Everyone goes to museums to appreciate artwork but do you really know how to analyze what you're looking at? Going away for a semester abroad, I decided to take an art history class because I thought that it would allow me to visit local museums and actually understand what I'm looking at when I go to those. Ultimately, I highly recommend taking an art history class because there's a lot of lessons you can take away it.
Gain the ability to discuss art intelligently with others
When in a museum or at an art exhibition, it could be embarrassing if you see people having a good conversation, talking about an art piece and you have no idea what is going on. By having at least one class under your belt, you can follow the discussion and maybe add an opinion about a certain piece.
Understand paintings in the context of history and how it contributed to society
When you learn about a work of art, you understand it in the context of the time it was created. You get to see how, for example, industrialization caused a move toward impressionism. Paintings demonstrate what was going on in society during the time.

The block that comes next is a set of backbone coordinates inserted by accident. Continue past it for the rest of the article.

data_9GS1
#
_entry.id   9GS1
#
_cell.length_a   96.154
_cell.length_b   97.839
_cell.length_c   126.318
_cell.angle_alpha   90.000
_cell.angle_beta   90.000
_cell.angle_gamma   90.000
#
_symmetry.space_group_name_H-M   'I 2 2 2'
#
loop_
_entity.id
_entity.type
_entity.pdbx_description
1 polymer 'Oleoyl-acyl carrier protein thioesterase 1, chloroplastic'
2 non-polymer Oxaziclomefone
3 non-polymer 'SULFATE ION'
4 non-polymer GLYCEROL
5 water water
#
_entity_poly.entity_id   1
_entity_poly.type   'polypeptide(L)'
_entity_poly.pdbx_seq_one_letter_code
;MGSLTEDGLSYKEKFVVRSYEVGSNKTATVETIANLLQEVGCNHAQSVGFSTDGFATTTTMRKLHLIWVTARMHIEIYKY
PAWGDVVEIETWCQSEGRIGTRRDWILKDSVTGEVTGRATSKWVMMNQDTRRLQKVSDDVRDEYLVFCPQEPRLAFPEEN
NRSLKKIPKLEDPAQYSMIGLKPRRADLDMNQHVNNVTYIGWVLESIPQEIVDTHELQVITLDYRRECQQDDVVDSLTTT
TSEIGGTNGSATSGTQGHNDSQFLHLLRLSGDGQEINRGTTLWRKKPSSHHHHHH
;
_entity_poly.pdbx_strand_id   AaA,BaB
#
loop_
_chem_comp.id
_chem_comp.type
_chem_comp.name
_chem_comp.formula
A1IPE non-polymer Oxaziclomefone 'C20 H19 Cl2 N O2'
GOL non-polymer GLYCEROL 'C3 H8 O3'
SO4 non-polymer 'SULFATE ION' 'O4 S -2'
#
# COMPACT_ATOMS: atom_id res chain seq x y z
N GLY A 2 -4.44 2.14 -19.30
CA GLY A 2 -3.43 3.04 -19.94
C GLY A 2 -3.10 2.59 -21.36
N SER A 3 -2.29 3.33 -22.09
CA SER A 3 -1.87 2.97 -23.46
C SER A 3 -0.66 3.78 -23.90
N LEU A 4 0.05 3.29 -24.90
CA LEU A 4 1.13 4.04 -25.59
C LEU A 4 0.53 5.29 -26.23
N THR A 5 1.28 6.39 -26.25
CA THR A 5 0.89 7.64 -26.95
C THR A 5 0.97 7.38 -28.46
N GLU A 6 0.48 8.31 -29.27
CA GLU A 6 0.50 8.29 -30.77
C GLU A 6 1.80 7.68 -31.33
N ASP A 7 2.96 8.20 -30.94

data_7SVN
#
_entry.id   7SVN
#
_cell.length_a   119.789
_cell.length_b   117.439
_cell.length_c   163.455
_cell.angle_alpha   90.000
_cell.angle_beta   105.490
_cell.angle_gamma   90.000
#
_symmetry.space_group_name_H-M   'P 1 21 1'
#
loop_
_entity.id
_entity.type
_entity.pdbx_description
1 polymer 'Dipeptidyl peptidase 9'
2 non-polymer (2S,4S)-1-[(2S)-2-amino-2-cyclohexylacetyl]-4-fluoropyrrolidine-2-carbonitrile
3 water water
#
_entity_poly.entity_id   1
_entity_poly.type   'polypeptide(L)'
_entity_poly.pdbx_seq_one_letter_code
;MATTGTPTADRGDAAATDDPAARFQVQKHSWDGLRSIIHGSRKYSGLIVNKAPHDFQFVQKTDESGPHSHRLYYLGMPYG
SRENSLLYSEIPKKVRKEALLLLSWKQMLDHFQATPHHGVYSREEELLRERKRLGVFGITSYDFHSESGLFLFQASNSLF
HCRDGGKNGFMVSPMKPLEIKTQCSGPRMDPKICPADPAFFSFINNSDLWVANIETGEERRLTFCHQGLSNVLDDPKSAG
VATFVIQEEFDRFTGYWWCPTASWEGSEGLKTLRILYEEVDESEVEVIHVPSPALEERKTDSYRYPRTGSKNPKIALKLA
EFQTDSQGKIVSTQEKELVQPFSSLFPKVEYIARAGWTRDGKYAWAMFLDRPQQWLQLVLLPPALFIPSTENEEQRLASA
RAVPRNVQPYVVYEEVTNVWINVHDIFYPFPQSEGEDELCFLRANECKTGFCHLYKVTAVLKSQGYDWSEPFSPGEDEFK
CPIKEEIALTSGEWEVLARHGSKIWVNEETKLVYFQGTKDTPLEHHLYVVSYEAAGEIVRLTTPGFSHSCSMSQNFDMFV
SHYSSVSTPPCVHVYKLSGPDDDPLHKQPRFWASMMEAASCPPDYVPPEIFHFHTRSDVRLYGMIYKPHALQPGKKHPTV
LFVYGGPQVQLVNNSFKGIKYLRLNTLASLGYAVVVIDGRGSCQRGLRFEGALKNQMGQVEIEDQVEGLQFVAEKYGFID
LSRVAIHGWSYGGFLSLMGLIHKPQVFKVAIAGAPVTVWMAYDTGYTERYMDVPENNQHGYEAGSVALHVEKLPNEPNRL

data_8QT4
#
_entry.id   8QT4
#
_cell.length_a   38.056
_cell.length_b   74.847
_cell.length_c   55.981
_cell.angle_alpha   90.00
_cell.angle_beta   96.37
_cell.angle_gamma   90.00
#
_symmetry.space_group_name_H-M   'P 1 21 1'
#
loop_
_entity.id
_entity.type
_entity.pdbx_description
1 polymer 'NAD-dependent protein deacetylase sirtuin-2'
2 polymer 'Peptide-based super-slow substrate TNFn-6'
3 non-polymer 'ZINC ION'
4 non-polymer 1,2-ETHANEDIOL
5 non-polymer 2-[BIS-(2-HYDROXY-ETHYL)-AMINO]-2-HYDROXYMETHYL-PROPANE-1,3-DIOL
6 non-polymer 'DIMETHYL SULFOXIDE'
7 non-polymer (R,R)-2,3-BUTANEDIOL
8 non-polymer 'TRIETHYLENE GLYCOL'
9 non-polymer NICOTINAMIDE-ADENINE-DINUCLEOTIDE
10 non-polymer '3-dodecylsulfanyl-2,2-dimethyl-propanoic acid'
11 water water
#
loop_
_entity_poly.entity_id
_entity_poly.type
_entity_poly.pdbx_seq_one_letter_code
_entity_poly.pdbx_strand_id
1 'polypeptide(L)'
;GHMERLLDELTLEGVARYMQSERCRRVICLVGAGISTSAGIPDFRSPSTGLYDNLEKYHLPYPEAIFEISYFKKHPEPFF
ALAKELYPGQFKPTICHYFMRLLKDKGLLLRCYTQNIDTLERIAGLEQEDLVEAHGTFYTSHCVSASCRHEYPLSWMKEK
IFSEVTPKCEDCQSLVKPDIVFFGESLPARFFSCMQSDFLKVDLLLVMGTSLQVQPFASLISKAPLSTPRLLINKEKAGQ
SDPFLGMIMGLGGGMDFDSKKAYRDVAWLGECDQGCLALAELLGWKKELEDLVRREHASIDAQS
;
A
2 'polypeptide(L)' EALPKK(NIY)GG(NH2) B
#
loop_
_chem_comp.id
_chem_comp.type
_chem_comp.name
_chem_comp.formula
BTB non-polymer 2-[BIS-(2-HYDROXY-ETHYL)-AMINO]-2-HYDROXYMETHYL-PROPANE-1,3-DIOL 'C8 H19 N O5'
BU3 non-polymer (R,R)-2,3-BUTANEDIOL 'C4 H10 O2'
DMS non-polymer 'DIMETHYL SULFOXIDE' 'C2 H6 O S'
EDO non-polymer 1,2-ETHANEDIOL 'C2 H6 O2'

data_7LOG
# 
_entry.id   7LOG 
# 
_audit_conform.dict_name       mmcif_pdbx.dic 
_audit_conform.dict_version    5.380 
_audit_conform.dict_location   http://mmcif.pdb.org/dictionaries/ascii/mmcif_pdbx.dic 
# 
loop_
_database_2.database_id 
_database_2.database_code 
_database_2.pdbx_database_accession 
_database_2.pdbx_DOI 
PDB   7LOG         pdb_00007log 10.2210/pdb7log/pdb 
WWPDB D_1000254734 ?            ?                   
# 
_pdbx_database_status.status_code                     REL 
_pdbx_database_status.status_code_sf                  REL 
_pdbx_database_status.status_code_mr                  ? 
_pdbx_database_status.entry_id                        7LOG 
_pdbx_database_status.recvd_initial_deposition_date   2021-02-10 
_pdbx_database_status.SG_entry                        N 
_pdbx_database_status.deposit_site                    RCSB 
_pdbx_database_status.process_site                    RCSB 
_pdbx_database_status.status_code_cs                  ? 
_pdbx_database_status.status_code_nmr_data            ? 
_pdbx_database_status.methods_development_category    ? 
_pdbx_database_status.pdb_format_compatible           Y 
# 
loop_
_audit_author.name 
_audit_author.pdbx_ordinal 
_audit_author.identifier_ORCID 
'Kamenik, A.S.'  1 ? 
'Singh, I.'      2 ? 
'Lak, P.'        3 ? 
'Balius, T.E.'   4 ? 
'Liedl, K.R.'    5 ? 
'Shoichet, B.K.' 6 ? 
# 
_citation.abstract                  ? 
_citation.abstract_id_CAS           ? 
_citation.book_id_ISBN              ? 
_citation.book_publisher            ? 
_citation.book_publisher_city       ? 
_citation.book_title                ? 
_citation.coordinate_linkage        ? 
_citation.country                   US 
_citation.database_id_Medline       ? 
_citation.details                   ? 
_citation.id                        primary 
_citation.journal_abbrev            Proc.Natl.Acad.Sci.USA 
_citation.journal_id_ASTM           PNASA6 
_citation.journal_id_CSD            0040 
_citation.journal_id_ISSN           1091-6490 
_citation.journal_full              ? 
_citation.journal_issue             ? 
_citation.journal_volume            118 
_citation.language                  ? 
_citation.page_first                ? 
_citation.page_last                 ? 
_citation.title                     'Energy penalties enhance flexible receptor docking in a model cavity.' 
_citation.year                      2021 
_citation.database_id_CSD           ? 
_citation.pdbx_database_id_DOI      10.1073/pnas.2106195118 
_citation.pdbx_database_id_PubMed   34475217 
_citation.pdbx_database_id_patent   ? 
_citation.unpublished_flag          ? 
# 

Appreciate the differences and interactions of cultures
Artists not only used inspiration from their surroundings, but also from other painters. Picasso competed with Matisse, used the influence of African art, and made large innovations in the way people saw art. Without knowing it, looking at some of Picasso's pieces, you are also looking at the incorporation of other artists and other cultures during the time.
Trying to comprehend why art even matters
Who cares? Basically everyone. If you've ever been to a museum, you care about art. If you've ever stopped to see a piece of graffiti on the sidewalk, you should care. If you look at modern art installations in front of a building, that's another reason you should care. We are so surrounded by art that if you don't understand some kind of meaning or contextualization behind it, you're missing out on the history of the world.
What is art
The question of all time. Many have tried to answer and failed. It all comes down to the fact that you can't fully answer this question. Art is everything, depending on how you look at it.